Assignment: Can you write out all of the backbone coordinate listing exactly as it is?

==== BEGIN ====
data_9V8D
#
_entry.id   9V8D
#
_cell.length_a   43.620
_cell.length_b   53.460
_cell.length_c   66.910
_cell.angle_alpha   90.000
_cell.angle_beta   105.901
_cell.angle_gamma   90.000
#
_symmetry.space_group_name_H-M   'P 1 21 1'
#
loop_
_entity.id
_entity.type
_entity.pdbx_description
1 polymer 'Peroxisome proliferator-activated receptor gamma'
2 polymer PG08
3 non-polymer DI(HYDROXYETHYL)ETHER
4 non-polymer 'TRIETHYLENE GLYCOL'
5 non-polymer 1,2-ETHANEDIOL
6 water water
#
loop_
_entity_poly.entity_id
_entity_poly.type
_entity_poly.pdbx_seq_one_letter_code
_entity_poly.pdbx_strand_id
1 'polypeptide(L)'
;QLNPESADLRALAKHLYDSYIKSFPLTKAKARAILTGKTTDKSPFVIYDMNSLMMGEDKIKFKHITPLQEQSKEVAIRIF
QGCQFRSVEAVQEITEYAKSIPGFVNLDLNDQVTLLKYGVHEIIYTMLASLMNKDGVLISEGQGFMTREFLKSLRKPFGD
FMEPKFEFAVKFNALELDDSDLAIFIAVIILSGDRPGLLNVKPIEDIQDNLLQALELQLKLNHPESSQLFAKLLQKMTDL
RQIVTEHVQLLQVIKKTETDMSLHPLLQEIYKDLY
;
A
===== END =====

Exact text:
data_9V8D
#
_entry.id   9V8D
#
_cell.length_a   43.620
_cell.length_b   53.460
_cell.length_c   66.910
_cell.angle_alpha   90.000
_cell.angle_beta   105.901
_cell.angle_gamma   90.000
#
_symmetry.space_group_name_H-M   'P 1 21 1'
#
loop_
_entity.id
_entity.type
_entity.pdbx_description
1 polymer 'Peroxisome proliferator-activated receptor gamma'
2 polymer PG08
3 non-polymer DI(HYDROXYETHYL)ETHER
4 non-polymer 'TRIETHYLENE GLYCOL'
5 non-polymer 1,2-ETHANEDIOL
6 water water
#
loop_
_entity_poly.entity_id
_entity_poly.type
_entity_poly.pdbx_seq_one_letter_code
_entity_poly.pdbx_strand_id
1 'polypeptide(L)'
;QLNPESADLRALAKHLYDSYIKSFPLTKAKARAILTGKTTDKSPFVIYDMNSLMMGEDKIKFKHITPLQEQSKEVAIRIF
QGCQFRSVEAVQEITEYAKSIPGFVNLDLNDQVTLLKYGVHEIIYTMLASLMNKDGVLISEGQGFMTREFLKSLRKPFGD
FMEPKFEFAVKFNALELDDSDLAIFIAVIILSGDRPGLLNVKPIEDIQDNLLQALELQLKLNHPESSQLFAKLLQKMTDL
RQIVTEHVQLLQVIKKTETDMSLHPLLQEIYKDLY
;
A